Europe's refugee crisis: Ireland has a human and historical duty to help
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Europe's refugee crisis: Ireland has a human and historical duty to help

THIS is a difficult period in world history. 

Some of the richest countries are struggling to emerge from recession.

Wars are being ferociously fought in the Middle East and in Africa. And millions are fleeing those same wars to seek refuge and better lives abroad.

The southeast of Britain is experiencing travel chaos because of the hundreds (if not thousands) of immigrants who are trying to reach your shores from France.

British politicians are talking about the need to build higher walls and use fiercer dogs in order to keep this refugee crisis under control.

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The situation isn’t quite as serious here in Ireland but there is still heated debate about immigration.

A new political party called Identity Ireland was recently formed and it’s taken a strong stand on the issue.

The members of this party believe that there is a significant difference between the ‘ethnic Irish’ and those who are merely Irish citizens.

They want Ireland to take control of its borders back from the European Union.

crisis1-n A man from Pakistan prays as families arrive on a beach in Kos, Greece from many parts of the Middle East and Africa. Picture: Getty Images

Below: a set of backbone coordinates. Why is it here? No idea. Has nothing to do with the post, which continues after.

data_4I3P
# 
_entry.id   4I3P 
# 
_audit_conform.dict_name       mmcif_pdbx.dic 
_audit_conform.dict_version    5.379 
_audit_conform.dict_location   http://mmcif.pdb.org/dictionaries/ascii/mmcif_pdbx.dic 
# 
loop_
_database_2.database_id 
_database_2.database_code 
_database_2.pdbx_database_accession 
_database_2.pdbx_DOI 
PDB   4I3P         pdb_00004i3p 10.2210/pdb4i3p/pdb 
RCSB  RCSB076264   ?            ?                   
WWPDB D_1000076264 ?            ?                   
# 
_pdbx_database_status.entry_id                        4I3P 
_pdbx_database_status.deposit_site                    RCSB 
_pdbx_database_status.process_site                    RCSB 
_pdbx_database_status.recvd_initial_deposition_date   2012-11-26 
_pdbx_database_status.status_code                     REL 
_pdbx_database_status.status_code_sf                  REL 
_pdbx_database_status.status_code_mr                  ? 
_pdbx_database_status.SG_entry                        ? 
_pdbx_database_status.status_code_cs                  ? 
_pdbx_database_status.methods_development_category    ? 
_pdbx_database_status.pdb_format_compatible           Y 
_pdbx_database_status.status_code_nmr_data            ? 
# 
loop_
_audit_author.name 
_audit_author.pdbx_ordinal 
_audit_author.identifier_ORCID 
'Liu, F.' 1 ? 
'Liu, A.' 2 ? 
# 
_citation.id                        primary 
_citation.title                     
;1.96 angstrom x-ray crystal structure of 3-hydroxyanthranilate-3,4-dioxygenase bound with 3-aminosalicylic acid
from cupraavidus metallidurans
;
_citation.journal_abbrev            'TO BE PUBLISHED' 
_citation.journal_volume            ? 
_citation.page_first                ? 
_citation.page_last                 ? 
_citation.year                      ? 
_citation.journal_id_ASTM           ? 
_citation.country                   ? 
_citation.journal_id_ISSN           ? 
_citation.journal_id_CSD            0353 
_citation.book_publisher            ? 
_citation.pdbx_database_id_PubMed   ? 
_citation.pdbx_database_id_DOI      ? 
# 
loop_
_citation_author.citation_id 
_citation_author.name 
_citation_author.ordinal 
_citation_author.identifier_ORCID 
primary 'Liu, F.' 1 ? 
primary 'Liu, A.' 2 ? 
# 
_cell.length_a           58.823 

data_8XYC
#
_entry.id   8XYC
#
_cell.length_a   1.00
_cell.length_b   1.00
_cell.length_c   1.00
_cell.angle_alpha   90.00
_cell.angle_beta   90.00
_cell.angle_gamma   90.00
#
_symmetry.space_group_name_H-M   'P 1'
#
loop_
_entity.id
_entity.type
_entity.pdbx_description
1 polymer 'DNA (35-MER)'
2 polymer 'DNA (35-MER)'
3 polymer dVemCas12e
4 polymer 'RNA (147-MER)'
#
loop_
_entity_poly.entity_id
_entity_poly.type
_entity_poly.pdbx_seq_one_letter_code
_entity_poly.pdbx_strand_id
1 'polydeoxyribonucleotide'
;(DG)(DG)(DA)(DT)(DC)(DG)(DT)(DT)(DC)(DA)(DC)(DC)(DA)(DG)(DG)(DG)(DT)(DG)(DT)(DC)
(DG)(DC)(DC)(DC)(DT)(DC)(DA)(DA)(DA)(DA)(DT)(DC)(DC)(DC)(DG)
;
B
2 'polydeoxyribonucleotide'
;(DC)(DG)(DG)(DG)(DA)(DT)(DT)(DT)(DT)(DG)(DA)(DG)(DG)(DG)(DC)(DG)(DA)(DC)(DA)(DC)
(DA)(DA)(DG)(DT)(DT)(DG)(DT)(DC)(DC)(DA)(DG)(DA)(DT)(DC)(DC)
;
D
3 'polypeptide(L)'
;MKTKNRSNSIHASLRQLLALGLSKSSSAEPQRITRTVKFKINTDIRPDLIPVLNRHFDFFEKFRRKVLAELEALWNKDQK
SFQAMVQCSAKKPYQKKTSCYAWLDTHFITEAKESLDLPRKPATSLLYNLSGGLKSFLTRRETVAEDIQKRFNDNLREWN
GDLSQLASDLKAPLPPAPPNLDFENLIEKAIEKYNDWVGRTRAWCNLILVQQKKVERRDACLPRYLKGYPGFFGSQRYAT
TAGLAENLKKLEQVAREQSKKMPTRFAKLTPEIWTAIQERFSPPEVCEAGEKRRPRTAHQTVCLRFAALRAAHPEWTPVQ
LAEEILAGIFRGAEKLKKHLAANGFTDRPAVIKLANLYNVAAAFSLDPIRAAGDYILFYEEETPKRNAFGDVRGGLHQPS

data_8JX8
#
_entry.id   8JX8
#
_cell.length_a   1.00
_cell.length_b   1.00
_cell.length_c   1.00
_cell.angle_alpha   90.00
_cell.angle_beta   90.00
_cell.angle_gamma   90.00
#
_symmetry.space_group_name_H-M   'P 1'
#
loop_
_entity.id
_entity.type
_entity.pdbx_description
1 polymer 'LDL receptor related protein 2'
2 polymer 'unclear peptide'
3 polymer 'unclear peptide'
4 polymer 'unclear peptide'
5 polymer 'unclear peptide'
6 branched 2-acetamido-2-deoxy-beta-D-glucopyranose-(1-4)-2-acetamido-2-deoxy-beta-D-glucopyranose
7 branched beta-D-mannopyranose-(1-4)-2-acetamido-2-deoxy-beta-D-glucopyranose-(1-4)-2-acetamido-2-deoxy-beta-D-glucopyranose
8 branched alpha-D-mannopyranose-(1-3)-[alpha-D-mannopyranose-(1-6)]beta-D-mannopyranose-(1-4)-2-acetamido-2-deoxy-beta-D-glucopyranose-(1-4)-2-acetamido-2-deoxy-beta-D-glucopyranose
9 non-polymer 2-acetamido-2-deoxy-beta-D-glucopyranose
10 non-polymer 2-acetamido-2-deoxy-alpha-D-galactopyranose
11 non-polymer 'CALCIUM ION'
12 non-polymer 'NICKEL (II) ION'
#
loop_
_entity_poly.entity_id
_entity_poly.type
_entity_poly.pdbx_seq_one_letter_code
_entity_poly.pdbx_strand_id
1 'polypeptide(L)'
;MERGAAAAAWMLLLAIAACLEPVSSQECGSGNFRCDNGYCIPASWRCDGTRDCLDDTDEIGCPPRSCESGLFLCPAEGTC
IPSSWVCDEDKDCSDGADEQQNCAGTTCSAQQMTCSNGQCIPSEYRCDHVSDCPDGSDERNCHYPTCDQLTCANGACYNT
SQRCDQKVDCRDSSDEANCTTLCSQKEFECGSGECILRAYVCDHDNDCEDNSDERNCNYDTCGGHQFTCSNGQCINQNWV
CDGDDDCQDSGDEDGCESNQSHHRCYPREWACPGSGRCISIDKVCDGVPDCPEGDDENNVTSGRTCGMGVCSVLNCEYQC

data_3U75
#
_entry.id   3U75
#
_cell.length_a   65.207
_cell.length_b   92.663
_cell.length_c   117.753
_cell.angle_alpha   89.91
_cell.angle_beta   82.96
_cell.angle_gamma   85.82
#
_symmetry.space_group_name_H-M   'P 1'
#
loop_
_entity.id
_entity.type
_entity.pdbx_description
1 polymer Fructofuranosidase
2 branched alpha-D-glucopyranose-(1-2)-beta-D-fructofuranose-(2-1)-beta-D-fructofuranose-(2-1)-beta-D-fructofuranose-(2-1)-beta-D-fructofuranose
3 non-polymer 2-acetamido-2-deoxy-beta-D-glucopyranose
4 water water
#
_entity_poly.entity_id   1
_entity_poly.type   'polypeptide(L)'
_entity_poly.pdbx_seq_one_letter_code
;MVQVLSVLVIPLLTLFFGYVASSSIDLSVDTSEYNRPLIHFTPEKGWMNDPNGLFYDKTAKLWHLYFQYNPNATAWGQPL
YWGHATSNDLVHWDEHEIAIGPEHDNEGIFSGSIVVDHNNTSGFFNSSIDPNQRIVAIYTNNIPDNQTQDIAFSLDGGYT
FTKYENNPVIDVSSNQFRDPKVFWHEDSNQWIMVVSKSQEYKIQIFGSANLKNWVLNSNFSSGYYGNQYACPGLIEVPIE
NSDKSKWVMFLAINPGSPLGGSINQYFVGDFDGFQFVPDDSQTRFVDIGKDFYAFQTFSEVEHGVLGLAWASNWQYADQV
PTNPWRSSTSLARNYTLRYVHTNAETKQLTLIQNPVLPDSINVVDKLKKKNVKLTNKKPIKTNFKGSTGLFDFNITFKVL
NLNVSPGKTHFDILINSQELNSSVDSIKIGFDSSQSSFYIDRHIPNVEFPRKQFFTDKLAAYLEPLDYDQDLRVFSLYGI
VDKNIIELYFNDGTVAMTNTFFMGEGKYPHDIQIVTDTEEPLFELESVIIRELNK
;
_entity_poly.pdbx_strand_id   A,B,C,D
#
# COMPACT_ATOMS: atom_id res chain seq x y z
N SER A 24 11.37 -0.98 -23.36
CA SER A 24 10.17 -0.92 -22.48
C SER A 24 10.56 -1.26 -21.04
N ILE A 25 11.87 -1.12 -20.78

They want to end the current immigration policy. And they want any immigrants who lose their jobs to be deported if they fail to find other work within a specified period of time.

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I am not advocating an open immigration policy. I don’t think Ireland should open its borders to all and sundry. This wouldn’t be reasonable or even possible.

But I do expect Irish people to show more compassion than they have to date. Our society is based on migration.

Every single Irish person has an aunt or uncle, cousins or even a brother or sister who lives abroad. All of those people left this country for a better life abroad, whether by choice or not.

The tide of migration turned during the Celtic Tiger era and migrants began to arrive in Ireland. We welcomed them for the most part because they were willing to do jobs that Irish people were no longer willing to do.

Now things have changed again but people are still eager to come to Ireland. I think we have a human and historical duty to help as many of them as we can.

We would be ignoring a historical debt and the example of the many thousands of emigrants who left these shores if we did otherwise.